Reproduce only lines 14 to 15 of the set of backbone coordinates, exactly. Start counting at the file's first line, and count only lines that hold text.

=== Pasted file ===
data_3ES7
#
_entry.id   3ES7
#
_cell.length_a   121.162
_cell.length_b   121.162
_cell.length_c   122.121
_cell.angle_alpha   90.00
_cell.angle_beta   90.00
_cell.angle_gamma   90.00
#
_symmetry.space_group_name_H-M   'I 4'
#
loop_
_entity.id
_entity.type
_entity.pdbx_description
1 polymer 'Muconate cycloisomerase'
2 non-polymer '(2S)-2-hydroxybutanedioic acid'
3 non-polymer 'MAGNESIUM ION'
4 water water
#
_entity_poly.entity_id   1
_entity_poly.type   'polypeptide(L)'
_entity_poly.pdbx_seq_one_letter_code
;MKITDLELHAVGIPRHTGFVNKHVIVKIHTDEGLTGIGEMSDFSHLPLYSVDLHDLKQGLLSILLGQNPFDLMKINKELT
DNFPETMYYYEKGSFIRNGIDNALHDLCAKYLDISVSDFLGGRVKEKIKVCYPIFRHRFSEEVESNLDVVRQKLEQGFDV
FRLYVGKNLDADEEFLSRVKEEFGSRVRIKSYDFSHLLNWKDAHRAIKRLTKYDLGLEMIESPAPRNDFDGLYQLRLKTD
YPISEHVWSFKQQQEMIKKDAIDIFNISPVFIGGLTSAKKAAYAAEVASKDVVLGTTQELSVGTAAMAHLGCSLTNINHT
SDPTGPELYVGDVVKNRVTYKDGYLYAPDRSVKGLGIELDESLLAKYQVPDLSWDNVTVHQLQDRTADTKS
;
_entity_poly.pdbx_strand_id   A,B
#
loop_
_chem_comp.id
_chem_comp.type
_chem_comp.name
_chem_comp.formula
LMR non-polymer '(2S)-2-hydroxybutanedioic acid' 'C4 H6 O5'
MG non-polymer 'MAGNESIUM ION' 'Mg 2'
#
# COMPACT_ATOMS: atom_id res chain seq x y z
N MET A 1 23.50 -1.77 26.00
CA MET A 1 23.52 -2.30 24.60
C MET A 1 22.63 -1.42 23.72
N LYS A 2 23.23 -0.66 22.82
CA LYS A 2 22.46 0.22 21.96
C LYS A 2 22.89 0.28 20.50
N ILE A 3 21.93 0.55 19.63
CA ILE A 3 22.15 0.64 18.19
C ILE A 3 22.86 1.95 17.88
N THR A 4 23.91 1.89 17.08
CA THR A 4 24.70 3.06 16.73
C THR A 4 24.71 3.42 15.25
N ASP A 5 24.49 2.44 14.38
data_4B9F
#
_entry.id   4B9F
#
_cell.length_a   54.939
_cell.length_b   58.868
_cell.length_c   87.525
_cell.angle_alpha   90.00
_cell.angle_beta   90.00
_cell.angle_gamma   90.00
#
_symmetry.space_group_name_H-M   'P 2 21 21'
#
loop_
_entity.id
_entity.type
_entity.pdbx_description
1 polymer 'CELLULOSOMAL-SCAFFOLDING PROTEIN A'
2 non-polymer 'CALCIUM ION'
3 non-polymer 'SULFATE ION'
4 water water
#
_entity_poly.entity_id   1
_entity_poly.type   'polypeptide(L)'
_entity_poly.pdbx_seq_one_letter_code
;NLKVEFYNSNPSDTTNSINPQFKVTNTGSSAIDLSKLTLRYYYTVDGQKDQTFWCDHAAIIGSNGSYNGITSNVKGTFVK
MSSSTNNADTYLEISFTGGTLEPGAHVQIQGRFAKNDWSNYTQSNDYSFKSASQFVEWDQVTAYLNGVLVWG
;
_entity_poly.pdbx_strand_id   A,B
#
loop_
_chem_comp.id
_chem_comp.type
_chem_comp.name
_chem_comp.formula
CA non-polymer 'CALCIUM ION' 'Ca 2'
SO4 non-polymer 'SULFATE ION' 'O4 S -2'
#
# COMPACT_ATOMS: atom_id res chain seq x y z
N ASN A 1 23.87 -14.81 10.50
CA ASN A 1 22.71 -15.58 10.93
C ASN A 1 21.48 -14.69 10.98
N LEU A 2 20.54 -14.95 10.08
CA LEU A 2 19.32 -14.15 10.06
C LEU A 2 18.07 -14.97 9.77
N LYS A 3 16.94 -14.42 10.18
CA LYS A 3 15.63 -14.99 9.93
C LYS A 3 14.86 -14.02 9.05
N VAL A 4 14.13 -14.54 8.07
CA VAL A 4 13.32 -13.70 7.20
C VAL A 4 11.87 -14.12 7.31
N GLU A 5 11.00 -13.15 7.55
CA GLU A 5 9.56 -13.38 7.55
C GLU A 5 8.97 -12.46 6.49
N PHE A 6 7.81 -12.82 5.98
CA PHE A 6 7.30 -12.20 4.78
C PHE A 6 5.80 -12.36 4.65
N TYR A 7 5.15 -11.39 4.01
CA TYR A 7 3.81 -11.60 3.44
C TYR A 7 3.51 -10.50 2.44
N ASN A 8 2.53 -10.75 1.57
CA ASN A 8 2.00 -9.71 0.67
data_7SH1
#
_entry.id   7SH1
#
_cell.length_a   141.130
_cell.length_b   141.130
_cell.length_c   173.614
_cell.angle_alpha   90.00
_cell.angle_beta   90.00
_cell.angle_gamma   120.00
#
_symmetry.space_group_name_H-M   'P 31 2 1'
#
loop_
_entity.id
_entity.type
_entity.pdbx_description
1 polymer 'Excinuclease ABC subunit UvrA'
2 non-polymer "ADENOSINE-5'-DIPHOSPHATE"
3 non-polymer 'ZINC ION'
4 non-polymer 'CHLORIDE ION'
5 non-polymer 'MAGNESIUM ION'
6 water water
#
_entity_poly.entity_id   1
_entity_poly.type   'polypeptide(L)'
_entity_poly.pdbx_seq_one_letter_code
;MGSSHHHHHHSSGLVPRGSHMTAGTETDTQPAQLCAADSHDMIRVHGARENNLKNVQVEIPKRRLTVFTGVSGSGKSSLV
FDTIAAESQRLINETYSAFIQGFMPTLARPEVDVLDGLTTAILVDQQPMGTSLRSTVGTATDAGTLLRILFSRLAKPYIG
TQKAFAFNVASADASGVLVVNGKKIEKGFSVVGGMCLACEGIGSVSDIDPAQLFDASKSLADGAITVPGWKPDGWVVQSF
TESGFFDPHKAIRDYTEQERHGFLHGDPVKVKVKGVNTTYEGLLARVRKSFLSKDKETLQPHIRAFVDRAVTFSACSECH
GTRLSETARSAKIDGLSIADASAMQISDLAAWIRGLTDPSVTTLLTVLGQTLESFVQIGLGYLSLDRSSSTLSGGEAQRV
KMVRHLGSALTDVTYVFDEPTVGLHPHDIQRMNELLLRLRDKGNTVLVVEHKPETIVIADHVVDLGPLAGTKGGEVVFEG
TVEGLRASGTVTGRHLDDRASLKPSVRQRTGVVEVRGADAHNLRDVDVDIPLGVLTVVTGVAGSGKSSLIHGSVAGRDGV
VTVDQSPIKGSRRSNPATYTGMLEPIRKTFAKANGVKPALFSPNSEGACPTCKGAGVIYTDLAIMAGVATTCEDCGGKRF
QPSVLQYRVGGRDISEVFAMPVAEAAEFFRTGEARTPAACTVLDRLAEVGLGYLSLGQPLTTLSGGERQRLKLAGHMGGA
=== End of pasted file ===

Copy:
loop_
_entity.id